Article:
Camp Abilities: Unlocking potential through sports
It was a radical idea in the summer of 1996 when Dr. Lauren Lieberman created a week-long educational sports camp in Brockport, NY, for children who are visually impaired, blind or deafblind.
To many people, blindness means “disability,” an excuse to exclude children from sports. Lauren believes in their abilities, as reflected in the name Camp Abilities and exemplified throughout the week through sports and recreation such as baseball, gymnastics, swimming, goalball, tandem biking, running and kayaking.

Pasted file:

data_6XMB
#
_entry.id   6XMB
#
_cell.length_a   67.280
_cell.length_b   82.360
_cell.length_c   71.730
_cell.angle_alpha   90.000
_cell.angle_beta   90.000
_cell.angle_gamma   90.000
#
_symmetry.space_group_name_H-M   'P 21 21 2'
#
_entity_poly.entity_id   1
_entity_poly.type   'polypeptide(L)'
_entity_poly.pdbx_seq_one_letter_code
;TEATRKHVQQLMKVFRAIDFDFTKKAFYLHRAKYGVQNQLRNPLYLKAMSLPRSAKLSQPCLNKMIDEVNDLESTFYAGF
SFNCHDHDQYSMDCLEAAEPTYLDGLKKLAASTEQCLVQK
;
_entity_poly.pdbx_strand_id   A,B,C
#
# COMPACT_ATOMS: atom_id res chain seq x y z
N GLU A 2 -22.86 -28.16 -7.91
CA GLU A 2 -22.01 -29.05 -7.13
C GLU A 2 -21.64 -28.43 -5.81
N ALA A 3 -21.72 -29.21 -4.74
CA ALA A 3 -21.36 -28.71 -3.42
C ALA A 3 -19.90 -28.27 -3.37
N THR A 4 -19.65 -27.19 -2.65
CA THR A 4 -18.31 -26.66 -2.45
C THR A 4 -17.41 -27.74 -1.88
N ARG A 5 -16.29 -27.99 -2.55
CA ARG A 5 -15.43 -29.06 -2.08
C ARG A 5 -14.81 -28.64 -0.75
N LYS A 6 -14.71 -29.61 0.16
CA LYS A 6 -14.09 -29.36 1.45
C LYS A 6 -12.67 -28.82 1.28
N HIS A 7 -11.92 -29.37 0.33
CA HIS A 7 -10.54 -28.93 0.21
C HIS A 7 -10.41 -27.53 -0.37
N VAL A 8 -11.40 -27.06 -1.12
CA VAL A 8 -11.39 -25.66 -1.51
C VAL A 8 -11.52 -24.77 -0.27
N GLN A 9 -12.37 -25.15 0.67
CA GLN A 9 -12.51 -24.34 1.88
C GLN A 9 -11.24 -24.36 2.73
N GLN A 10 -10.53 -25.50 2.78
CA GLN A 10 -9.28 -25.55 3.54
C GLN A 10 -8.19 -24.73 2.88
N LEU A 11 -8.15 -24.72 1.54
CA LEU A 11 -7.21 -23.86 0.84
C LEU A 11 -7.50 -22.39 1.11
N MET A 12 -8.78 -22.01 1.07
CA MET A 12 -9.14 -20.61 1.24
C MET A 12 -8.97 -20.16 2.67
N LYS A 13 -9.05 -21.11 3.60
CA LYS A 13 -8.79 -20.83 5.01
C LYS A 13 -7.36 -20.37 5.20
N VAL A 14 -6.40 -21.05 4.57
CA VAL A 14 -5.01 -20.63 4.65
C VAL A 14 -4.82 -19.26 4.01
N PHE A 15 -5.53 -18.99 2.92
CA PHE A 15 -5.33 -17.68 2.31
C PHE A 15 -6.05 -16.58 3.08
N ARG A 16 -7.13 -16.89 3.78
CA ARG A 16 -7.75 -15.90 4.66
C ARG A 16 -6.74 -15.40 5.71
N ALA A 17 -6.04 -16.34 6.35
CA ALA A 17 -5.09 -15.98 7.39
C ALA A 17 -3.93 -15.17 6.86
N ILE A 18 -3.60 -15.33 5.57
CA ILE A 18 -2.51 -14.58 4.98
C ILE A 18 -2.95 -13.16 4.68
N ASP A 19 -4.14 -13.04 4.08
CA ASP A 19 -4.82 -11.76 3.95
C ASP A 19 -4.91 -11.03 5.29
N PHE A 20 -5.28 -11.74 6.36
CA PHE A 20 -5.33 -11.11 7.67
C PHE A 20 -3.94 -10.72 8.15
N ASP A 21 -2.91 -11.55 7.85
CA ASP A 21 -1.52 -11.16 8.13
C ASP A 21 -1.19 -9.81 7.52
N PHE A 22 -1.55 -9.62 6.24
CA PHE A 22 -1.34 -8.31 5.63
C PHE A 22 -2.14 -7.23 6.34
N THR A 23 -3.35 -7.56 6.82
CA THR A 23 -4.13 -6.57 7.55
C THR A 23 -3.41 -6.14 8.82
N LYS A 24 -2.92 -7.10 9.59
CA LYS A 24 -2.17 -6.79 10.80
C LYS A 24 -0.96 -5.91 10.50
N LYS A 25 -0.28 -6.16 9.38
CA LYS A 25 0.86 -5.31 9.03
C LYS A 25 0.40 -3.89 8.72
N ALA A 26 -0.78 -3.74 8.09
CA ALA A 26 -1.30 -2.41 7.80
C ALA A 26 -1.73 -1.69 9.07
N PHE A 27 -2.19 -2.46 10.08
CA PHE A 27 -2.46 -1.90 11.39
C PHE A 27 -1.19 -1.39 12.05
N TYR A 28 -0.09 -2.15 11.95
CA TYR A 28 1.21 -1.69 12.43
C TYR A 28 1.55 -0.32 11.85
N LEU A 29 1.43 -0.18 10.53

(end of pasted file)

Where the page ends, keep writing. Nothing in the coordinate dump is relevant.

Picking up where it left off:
Camp Abilities is not just your average sports camp. Every year, the 28 (and growing) camps all over the world provide one-on-one instruction to hundreds of campers and train even more counselors to teach children with visual impairments. Most importantly, the children are taught to advocate for themselves so they can compete in sports with their sighted peers when they return home.
The model has spread to more than 19 states and nine countries. Over the last 22 years, the camps have served more than 4,000 campers with support from an additional 4,000 counselors. Lauren's goal is to have a camp in every state and continue global growth.
At Camp Abilities the message is clear: Every child has the ability to achieve.
At Camp Abilities, children and instructors learn three important lessons:
- The benefits of sports go far beyond physical fitness.
- Children who are blind or visually impaired can excel.
- The best advocate for a child is the child himself.